Michael Mears  has had a rich and varied career in theatre, television and film – including seasons with the National Theatre, the Royal Shakespeare Company, and the Peter Hall Company, portraying many classical and Shakespearean roles.  He has also worked in many of the UK’s regional theatres.

‘An actor both gifted and unselfish … Mears gives the most inventive reading of Malvolio’s letter scene since Olivier himself.’   The Observer – reviewing ATC’s production of Twelfth Night

He has also performed in London’s West End on a number of occasions, most notably for nine months as Arthur Kipps in the long-running hit The Woman In Black.

In 2016, he toured in English Touring Theatre’s production of Peter Whelan’s The Herbal Bed, playing the inquisitorial Vicar-General, for which he was critically acclaimed.

‘The most vivid performance is from the chilling Michael Mears, as the wily puritanical and dangerous deputy.’  Evening Standard

In 2019 he played Father Flavia in OUR LADY OF KIBEHO by Katori Hall, at the Royal Theatre, Northampton and at the Theatre Royal, Stratford East, London.

Television roles include Rifleman Cooper in the first six Sharpe films, and Alex Kozoblis in two series of The Lenny Henry Show.

On film he will be remembered as the Hotel Barman who brings Hugh Grant and Andie McDowell together in Four Weddings And A Funeral.


But Michael Mears is perhaps best known as an award-winning performer of his own original solo plays for theatre and radio.

More information about THIS EVIL THING, his most recent solo play (2016), which has now been performed by him over 100 times in many venues in the UK and in the eastern USA, can be found on other pages of this website.

His first solo play, Tomorrow We Do The Sky, about the lives of factory canteen workers, premiered at the Traverse Theatre during the Edinburgh Fringe Festival in 1991, and was nominated for the Independent Theatre Award, and Time Out Theatre Award, before playing in London, on tour, and subsequently being broadcast on BBC Radio 4.

This was followed by Soup, his Scotsman Fringe First Award winning solo play about homelessness, which garnered five star reviews and had a sell out three week run at the Pleasance in 1995.  Michael was also nominated for the Stage Best Actor Award at that year’s festival.  Soup also played in London, on tour, and was broadcast on BBC Radio 4.

A Slight Tilt To The Left played at the Assembly Rooms in 2002, and this play, as well as four other solo plays, Slow Train To Woking, Uncle Happy, Jam and Arnold Darwin’s Feeling Better, were all specially commissioned for BBC Radio, and have been performed by him on Radio 4.

MICHAEL MEARS’ ESSENTIAL THEATREis an umbrella term for his productions going forward.  In 2022, THE MISTAKE, his postponed play about Hiroshima and the first atomic bomb, a play for two people, will at last be mounted in time for the Edinburgh Fringe Festival in August.  Go to other pages on this website https://wordpress.com/page/michaelmears.org/2271 for more info.

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What to do…with my anger at events in the world?  What to do with my sorrow and sadness?  What to do with my frustration at politicians? What to do with the fury I feel towards the arms manufacturers who will be rubbing their hands in glee (though trying to remember not to do so in public)?  What to do with the voice inside me that wants to shout at the instigators of conflicts, this conflict and all conflicts in the world right now: ‘Have you forgotten the climate crisis?  Or do you simply not care?’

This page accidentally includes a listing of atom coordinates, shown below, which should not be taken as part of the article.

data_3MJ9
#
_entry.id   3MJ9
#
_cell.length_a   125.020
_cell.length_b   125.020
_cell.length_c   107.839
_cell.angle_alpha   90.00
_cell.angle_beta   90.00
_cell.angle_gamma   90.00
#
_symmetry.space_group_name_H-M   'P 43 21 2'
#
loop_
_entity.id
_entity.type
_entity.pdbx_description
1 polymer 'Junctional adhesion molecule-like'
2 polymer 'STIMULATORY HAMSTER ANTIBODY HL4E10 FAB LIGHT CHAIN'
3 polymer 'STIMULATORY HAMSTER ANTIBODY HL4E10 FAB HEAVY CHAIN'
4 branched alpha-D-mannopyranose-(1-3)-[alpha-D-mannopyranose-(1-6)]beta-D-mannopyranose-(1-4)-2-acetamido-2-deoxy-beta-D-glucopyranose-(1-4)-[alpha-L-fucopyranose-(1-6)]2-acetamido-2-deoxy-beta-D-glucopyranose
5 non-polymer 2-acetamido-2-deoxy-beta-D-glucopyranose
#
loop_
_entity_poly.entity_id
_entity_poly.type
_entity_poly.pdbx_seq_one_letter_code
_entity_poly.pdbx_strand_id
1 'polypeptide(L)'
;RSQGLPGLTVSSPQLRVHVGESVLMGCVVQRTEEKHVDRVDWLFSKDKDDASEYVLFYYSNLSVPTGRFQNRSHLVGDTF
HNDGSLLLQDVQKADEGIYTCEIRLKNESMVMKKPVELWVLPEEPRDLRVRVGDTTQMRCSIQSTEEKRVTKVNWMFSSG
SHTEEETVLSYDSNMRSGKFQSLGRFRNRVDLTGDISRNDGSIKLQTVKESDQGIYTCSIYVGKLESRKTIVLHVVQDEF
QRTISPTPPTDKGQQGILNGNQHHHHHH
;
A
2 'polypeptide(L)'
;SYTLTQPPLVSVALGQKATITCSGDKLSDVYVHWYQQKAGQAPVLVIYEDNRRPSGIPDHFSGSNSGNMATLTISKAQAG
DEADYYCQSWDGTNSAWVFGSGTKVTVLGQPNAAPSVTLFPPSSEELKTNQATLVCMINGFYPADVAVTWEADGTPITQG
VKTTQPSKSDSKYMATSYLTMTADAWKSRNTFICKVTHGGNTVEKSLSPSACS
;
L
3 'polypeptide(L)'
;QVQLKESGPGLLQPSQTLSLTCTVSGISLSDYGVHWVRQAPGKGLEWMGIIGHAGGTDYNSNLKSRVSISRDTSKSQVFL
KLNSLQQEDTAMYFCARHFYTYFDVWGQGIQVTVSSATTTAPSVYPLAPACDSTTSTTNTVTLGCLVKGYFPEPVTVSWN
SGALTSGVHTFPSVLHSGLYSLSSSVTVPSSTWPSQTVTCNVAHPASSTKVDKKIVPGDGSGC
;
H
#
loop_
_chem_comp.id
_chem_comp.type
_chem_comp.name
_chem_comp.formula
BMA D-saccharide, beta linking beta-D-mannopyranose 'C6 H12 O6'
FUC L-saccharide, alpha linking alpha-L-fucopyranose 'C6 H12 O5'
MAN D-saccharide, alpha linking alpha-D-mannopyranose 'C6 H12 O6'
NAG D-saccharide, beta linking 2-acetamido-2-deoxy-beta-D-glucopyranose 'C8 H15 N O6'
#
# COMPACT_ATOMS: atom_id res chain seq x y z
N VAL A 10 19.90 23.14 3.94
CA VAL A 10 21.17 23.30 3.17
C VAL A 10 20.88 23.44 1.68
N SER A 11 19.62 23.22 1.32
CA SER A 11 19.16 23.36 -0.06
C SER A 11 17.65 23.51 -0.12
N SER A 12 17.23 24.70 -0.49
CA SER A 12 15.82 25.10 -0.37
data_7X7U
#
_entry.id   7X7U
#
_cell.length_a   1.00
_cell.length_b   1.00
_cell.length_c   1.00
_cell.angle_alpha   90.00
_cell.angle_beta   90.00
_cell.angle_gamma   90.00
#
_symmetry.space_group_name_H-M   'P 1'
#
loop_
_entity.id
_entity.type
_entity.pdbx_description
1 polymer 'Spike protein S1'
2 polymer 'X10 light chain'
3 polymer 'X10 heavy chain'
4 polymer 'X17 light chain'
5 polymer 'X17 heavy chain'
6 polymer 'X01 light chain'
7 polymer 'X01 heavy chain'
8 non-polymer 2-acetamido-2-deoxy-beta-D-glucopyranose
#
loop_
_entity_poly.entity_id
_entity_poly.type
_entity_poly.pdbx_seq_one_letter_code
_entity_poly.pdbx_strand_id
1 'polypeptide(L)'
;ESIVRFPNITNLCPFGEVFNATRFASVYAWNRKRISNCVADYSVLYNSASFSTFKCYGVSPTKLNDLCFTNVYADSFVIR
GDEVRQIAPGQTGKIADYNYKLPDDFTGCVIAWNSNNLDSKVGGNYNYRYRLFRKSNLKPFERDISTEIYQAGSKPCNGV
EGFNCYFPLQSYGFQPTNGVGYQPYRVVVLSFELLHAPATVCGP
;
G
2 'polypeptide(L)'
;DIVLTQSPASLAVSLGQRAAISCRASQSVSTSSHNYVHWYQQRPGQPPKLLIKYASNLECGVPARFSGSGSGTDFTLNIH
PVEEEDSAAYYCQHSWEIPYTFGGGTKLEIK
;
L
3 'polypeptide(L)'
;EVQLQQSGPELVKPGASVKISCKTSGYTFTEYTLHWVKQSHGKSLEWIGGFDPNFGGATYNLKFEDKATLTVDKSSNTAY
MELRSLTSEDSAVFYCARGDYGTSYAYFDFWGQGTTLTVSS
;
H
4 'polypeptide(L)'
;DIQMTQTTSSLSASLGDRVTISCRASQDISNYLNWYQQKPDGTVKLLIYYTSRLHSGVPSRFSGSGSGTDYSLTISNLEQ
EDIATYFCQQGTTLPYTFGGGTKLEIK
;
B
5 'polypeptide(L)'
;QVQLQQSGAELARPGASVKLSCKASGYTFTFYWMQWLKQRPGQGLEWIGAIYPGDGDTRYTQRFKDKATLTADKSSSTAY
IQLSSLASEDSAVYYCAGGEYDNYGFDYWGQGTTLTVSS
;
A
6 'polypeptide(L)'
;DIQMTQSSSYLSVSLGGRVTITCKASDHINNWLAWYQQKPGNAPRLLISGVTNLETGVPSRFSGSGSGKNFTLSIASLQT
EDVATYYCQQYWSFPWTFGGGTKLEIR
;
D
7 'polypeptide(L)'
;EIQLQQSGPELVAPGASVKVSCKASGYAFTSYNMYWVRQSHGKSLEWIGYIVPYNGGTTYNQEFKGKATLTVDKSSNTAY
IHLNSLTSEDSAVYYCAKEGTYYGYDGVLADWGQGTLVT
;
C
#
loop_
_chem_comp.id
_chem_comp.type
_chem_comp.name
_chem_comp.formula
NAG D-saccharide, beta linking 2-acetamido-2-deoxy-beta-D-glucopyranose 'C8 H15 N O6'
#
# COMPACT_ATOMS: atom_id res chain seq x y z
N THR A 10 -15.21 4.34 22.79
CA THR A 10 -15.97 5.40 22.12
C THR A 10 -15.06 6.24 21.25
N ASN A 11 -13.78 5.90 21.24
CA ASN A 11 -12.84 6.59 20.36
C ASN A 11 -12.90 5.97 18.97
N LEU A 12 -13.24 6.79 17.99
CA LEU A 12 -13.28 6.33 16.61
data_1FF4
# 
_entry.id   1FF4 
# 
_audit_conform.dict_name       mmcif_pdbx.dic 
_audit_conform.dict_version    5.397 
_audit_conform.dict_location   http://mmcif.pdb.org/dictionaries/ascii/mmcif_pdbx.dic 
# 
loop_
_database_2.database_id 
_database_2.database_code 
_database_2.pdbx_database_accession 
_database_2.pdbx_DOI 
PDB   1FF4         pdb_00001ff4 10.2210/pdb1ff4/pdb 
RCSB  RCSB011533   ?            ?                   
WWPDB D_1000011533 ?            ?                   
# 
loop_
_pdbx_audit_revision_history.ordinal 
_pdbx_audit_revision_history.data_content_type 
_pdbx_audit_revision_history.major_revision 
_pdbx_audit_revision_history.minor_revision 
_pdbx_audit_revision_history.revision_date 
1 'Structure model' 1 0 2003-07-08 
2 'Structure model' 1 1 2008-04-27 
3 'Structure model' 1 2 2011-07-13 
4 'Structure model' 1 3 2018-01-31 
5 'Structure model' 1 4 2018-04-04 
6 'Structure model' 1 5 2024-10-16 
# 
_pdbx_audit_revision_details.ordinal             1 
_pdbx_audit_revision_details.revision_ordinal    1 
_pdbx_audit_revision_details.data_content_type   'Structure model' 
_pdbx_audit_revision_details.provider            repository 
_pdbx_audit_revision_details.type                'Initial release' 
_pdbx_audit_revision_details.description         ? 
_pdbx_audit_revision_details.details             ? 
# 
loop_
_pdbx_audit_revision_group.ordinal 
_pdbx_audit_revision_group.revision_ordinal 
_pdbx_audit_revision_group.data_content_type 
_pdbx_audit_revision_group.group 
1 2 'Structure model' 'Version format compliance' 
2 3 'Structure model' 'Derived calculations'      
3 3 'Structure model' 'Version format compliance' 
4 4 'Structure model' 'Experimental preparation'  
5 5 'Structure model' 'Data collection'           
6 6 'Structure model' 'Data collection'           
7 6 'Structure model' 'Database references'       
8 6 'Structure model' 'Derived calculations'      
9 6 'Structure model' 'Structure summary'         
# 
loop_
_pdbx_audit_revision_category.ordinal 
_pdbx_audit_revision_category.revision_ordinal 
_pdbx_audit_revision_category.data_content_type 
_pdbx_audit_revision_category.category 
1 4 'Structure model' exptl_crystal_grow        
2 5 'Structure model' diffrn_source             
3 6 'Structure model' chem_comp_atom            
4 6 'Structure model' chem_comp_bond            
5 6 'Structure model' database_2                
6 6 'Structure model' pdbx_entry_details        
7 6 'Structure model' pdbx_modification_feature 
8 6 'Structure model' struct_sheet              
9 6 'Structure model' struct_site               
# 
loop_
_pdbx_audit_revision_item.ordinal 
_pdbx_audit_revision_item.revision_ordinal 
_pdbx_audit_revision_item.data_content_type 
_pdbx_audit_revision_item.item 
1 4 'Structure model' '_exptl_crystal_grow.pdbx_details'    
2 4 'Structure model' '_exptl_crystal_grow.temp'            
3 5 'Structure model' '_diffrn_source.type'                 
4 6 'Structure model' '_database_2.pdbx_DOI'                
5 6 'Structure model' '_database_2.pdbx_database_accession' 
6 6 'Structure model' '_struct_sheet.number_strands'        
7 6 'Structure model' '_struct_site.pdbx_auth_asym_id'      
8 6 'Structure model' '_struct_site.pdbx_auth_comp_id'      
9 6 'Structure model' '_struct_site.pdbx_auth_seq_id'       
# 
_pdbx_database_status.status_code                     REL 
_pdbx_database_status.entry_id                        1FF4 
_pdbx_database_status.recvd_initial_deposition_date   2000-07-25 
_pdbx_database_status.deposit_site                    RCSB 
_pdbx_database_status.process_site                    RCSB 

Our thoughts are with those, particularly the innocent, caught up in this and all conflicts.  There are many small things we can or could do.  Donations, financial or otherwise.  Prayers, vigils, protests.  Providing refuge.  And much more.  But for myself, the main thing I have decided, and this decision was taken weeks ago, before any actual invasion of Ukraine seemed likely, is to take my play THE MISTAKE – about Hiroshima and the first atomic bomb – to the Edinburgh Fringe Festival this year.  This is a risk for all kinds of reasons, but if not now, then when?  The subject matter has always seemed of the utmost importance.  But how could I know that in these grim times it would seem even more urgent and relevant?

So this will be my modest contribution to peace, justice and understanding in the world.  Next year I plan to take the play round the country more widely and get it into schools. 


There are two of us performing in the play.  I will portray numerous people involved in events preceding the dropping of the bomb – in particular, one of the scientists involved, Leo Szilard, who did all he could to stop the bomb being deployed and subsequently worked for peace and disarmament.  And an English-speaking female Japanese performer will portray a young woman who survives the blast and then goes in search of her parents in the devastated city. Some verbatim testimonies are used in the play.    

If you know of anyone going to the Festival this August or have any friends or family there or nearby we would greatly welcome their support.  The play runs from Aug 5-27 (not 14th) at Venue 36, the Space on North Bridge, Edinburgh, at 10.45 in the morning.  There will also be performances in London at some point which I will let you know about.  Should anyone wish to contribute something, however small, to our crowd-funding for this non-profit making venture, it would be most gratefully received – but with so many other demands on people’s pockets, I don’t expect it.                                         

The play’s title refers to the inscription on the memorial to the victims of the atomic bombs in Hiroshima Peace Park.  ‘Rest in peace, for the mistake will not be repeated.’   We have to do whatever we can, in whatever way we can, to ensure that the mistake will indeed NOT be repeated.   

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